Everyone complains about Mondays–If you Google “Monday Meme,” there is no shortage of funny images accompanied by witty one-liners about everyone’s least favourite day of the week.
If I told you today was like any other busy Monday, I’d be lying. It’s my first day back in the office after a month of traveling, and it’s also my 38th birthday. After a weekend of celebrating with my family, things still feel so surreal–to think that only a week ago, I was in a Cuban prison, unsure if I’d see my family, or have my feet on Canadian soil ever again. After rehashing the events in my mind, I sometimes feel the urge to question if those thirteen days in jail actually happened.
If you’re reading this, you’re probably curious as to how I ended up in prison. Before you read any further, I want to let you know that this post does not contain anything that would suggest that I have a personal vendetta against the Cuban government–I have a great love for the country, its people, and the culture, and have every intention of visiting the island again. What I am about to share with you are the events that led up to my detainment and imprisonment. Also, I want my story to serve as a warning for all drone and UAV enthusiasts who plan on traveling to Cuba, or any other country abroad.
I was vacationing in Havana, a city which I have frequented in the past, never having encountered any problems with authorities, or otherwise. While flying a recreational drone, in Confederation Square, I was detained by Cuban military officials. At first, I didn’t know what was going on, however, when I realized my arrest was based upon suspicion of espionage and terrorist activity, I couldn’t believe it.
I had flown into Havana from Panama just a few days earlier, and the drone had cleared customs with me. I had never encountered any issues with it in the other countries I visited during my travels (Colombia and Panama) and didn’t see why it would be any different in Cuba. Everything was going by so quickly–it was like trying to piece together something out of a foreign film (without subtitles).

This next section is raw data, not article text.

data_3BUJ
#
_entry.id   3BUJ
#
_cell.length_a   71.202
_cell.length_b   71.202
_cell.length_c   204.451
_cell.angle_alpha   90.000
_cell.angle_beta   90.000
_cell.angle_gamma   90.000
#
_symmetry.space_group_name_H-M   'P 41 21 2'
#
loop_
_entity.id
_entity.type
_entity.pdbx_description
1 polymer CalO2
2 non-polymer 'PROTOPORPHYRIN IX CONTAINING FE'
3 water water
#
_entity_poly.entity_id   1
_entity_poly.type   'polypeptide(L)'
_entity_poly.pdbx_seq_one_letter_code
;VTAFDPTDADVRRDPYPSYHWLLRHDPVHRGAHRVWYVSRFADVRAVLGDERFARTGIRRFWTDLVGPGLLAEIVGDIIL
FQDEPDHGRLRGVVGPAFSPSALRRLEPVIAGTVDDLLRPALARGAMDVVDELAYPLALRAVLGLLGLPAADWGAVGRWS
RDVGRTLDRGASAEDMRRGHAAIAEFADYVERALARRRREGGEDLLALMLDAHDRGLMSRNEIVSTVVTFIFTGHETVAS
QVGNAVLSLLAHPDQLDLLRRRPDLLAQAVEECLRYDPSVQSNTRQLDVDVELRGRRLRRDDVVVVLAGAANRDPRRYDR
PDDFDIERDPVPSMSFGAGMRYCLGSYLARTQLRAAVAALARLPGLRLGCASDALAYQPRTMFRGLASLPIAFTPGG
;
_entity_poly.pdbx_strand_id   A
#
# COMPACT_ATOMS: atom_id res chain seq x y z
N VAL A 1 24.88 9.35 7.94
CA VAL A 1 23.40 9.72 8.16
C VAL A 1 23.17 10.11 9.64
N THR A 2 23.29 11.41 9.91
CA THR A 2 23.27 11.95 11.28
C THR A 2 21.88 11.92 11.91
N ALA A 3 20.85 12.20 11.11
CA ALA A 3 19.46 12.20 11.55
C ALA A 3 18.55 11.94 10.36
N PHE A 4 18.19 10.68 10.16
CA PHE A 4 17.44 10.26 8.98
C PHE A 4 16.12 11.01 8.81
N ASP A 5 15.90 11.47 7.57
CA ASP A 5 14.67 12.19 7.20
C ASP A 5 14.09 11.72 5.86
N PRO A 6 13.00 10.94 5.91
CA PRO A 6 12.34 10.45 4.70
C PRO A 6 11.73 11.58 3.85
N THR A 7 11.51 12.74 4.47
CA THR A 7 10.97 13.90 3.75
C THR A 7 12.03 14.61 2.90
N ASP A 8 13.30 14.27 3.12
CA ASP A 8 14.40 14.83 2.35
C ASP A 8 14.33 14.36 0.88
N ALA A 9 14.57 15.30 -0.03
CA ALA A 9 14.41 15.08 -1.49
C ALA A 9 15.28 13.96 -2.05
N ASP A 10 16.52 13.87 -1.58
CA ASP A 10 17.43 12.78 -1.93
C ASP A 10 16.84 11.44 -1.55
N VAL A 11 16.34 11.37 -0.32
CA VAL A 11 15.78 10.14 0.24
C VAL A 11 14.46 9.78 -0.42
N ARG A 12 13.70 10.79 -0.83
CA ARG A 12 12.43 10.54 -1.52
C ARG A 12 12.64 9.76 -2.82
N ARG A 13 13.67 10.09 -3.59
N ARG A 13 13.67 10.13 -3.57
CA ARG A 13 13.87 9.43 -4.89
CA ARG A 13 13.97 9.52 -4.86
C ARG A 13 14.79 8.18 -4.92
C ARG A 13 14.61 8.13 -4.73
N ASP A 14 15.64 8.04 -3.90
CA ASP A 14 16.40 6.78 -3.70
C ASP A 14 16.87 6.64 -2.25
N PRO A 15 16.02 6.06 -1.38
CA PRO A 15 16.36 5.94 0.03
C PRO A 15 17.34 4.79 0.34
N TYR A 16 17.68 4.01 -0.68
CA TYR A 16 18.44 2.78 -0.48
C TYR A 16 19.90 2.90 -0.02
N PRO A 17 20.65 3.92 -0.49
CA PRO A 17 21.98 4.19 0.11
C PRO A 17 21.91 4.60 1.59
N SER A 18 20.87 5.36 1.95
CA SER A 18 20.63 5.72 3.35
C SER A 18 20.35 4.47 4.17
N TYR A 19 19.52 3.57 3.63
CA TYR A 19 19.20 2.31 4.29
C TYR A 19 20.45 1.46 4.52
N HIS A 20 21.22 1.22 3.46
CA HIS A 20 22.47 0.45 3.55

Cut to the next scene: They just confiscated my laptop and iPhone, and they’re now handing me a pillow case, a bedsheet, and half a bar of soap. Every time I question what’s happening, the guards reassure me that everything is going to be OK.
Next scene: I’m startled by a door slamming behind me. I’m standing in a 4’x7′ cell with no windows, a small cot, and a drainage hole for a toilet. It’s dark and damp. I’m alone. For some reason, I have a feeling everything is far from ok.
As someone who tries to find the silver lining in every situation, I tell myself that they’d realize this was all a big misunderstanding. Maybe the military will review the drone footage and release me after seeing it was all just amateur video that I recorded over the past month. As the hours turn into days, the sense of fear that I was attempting to keep at bay was now eating me whole.
I want to know what’s going on outside of my cell’s walls. Why wasn’t I allowed a phone call? Does my family know where I am? How are my kids doing? I miss them… Will I ever see them again? The concept of time became foreign, and I find myself repeatedly asking guards what day it is and when I’m getting out; “No se,” I don’t know, is always their reply. I spend most of my time crouched in a corner, praying that I would wake up from this horrible nightmare.
Cut to the next scene. The door opens, and a guard tells me “Estas libre,” You’re free to go. It was the thirteenth day. The Canadian Embassy negotiated my release, and soon I would be boarding a plane headed back to Toronto.
When I look back to those 13 days in a Cuban jail, I still have a hard time wrapping my head around how a flying a drone nearly cost me my life in prison.
The Mavic DJI, and GO PRO’s first drone, which is a third of the size of others on the market today (it’s release to the public takes place next week) are sure to top holiday wish lists this year. With UAVs becoming increasingly accessible to the general public, I would like to warn enthusiasts who plan to travel abroad, to complete their due diligence on federal laws surrounding remote controlled aerial vehicles.
As I stated earlier, this is not a “Chris A. Hughes vs. Cuba” blog, as the country will eternally hold a piece of my heart if anything, more so after this experience. This post is simply me, as a Canadian, wanting to share my story with others who are unaware of the consequences that come with something as innocent as flying a recreational drone on vacation.
Chris A. Hughes